Oh and in terms of paying bills, I have a job and I still live with my parents, so there’s not too much to worry about there yet xD

 

Where do you see RWHTL going from here? Have any big plans that you care to talk about?

I honestly didn’t think any further than this! I’ll begin work on a second full-length some time soon. I had plans to take this E.P. in a more Tech Death direction, but that didn’t happen, so perhaps next time. It seems as though people are responding positively to the addition of vocals, at least on “Uprising”, the track that I’ve released from Proud England, so I guess there will be more vocals from me in the future. I do love the idea of getting into the live scene, so I’ll either be joining a band or making an effort to get RWHTL live some time soon.

Oh and fans of mine, feel free to add me on Facebook and give me some love! I love talking to you guys and in the words of Chimp Spanner, “it makes me look WELL popular.”

Peace!

Returning We Hear The Larks’ amazing new EP Proud England will be available March 10th. You can keep up with RWHTL on Facebook and download all previous releases on bandcamp for free!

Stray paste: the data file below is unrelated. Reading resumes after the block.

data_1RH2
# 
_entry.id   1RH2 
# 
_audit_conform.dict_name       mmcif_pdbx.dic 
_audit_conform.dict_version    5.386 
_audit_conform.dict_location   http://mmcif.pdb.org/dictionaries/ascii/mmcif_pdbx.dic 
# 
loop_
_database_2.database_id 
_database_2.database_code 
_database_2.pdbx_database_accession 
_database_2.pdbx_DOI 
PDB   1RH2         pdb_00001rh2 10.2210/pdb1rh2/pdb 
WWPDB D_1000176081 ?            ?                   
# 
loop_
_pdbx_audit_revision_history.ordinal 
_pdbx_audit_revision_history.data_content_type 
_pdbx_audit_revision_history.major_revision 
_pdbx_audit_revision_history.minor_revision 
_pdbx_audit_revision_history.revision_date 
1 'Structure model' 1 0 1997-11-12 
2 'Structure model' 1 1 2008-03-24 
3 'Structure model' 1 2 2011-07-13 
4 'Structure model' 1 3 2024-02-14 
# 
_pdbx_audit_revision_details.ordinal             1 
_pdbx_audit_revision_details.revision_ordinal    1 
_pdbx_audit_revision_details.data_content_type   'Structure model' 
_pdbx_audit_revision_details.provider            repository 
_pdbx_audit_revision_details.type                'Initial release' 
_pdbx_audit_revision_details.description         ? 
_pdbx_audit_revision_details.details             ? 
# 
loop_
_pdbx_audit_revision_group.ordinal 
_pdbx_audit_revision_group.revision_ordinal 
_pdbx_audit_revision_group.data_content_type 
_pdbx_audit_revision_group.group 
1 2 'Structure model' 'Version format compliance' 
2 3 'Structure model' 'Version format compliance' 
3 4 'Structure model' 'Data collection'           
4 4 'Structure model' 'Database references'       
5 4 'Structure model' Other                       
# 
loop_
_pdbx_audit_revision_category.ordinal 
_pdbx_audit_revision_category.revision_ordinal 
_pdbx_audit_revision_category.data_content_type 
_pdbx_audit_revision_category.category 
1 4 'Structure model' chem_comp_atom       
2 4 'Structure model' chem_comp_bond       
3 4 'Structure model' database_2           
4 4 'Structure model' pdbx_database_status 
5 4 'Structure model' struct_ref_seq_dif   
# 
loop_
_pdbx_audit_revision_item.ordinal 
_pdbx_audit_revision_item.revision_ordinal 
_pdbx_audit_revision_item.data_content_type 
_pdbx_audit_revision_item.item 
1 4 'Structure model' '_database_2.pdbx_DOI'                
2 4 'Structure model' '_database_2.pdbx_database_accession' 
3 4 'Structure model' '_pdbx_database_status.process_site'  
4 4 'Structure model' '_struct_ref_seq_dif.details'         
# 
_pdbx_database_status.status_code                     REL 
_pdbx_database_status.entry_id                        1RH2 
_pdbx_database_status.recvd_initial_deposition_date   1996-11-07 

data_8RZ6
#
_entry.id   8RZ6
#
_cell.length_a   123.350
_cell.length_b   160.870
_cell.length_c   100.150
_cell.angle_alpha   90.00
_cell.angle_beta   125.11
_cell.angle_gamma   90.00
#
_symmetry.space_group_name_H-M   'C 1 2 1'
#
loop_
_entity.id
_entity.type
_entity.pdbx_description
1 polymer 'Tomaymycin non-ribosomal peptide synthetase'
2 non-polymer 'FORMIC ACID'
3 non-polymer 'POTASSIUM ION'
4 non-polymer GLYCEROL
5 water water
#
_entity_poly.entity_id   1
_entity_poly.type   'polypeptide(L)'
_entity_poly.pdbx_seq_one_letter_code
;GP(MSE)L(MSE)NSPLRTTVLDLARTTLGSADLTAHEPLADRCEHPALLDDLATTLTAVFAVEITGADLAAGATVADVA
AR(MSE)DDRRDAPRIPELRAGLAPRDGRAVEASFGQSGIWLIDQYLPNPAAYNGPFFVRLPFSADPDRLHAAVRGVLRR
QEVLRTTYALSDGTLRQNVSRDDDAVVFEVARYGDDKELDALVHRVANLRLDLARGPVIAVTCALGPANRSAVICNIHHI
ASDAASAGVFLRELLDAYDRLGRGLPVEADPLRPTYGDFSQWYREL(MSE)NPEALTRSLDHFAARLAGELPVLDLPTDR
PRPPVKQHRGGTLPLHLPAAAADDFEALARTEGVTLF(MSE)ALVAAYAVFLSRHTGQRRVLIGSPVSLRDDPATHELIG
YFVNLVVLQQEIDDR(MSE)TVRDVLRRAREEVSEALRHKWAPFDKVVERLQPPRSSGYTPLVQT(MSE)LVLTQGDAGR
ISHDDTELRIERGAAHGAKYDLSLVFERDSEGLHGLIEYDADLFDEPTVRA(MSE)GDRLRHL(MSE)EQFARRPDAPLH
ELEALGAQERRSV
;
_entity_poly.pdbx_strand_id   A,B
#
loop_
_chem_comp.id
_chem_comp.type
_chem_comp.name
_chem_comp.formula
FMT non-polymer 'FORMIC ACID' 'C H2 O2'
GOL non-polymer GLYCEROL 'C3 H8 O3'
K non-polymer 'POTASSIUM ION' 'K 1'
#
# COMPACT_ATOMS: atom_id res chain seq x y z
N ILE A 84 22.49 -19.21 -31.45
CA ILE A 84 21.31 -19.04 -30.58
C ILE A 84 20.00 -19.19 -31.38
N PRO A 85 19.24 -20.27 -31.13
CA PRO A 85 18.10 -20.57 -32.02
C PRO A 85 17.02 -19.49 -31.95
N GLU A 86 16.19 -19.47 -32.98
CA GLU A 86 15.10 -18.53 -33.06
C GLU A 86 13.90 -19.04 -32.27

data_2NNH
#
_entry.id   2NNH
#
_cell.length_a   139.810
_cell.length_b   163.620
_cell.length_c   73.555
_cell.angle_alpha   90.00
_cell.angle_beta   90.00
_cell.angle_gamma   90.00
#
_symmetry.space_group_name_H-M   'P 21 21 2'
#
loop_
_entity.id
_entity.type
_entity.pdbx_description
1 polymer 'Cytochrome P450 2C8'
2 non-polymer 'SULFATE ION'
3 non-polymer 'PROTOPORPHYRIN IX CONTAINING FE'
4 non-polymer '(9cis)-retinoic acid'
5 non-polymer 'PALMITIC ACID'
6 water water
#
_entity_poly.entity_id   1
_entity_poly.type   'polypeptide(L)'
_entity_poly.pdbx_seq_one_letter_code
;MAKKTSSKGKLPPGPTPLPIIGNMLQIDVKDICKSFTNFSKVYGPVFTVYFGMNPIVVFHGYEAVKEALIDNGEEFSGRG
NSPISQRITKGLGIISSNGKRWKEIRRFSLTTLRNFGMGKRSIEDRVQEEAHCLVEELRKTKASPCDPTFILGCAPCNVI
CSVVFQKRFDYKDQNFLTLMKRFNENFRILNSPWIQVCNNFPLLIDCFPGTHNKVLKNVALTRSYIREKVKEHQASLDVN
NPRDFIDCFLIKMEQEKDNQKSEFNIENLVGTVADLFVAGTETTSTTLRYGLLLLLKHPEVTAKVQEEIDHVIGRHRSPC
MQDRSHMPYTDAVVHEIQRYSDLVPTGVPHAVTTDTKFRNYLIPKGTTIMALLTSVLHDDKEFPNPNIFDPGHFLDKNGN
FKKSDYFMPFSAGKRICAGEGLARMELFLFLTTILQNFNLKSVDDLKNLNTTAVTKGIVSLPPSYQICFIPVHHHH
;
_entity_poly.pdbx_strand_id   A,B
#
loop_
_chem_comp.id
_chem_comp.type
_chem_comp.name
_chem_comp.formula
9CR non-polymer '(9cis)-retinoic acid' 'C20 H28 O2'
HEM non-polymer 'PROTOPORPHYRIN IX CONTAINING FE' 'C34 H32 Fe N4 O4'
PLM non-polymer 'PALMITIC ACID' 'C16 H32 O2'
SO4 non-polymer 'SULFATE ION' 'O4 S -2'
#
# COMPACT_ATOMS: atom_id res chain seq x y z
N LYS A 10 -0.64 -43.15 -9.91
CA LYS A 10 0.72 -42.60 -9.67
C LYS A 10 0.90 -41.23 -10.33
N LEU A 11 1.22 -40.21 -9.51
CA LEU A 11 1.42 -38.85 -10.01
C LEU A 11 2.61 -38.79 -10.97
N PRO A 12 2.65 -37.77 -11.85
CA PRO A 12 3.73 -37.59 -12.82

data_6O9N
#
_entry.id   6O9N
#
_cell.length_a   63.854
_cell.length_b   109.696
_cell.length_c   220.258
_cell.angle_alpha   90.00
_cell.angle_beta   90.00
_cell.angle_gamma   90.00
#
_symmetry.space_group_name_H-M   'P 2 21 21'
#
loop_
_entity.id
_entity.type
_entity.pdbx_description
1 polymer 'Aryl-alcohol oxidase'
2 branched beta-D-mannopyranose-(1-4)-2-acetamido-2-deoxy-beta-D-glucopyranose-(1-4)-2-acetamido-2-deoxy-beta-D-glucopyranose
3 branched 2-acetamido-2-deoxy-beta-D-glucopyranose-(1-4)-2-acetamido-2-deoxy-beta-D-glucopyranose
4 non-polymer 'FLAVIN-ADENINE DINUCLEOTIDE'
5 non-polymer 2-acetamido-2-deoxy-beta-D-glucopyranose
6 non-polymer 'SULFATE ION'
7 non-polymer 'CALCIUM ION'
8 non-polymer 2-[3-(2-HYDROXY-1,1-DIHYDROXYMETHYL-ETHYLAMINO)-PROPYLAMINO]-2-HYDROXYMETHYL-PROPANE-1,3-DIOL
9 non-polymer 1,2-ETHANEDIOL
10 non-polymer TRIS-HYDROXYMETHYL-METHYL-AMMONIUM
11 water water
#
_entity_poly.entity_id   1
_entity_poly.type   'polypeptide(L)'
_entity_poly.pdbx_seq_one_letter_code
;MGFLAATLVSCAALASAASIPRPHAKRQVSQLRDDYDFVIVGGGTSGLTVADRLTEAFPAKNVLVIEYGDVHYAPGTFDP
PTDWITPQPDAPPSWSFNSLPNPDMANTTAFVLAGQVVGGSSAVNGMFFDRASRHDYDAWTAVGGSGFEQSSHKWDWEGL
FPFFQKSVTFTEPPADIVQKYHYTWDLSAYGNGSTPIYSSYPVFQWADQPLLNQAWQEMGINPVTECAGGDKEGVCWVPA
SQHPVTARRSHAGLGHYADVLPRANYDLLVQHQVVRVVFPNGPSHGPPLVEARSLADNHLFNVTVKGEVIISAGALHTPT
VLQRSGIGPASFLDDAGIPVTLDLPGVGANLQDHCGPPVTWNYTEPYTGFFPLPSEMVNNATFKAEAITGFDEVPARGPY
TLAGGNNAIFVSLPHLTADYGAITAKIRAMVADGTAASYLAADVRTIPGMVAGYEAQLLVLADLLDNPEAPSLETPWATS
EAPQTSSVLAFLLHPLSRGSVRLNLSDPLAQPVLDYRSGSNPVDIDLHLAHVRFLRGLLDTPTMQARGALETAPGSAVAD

– JR

Returning, We Hear the Larks
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Sombre the night is.
And though we have our lives, we know
What sinister threat lies there. 

Dragging these anguished limbs, we only know
This poison-blasted track opens on our camp –
On a little safe sleep.

But hark! joy – joy – strange joy.
Lo! heights of night ringing with unseen larks.
Music showering our upturned list’ning faces.

Death could drop from the dark
As easily as song –
But song only dropped,
Like a blind man’s dreams on the sand
By dangerous tides,
Like a girl’s dark hair for she dreams no ruin lies there,
Or her kisses where a serpent hides.

Isaac Rosenberg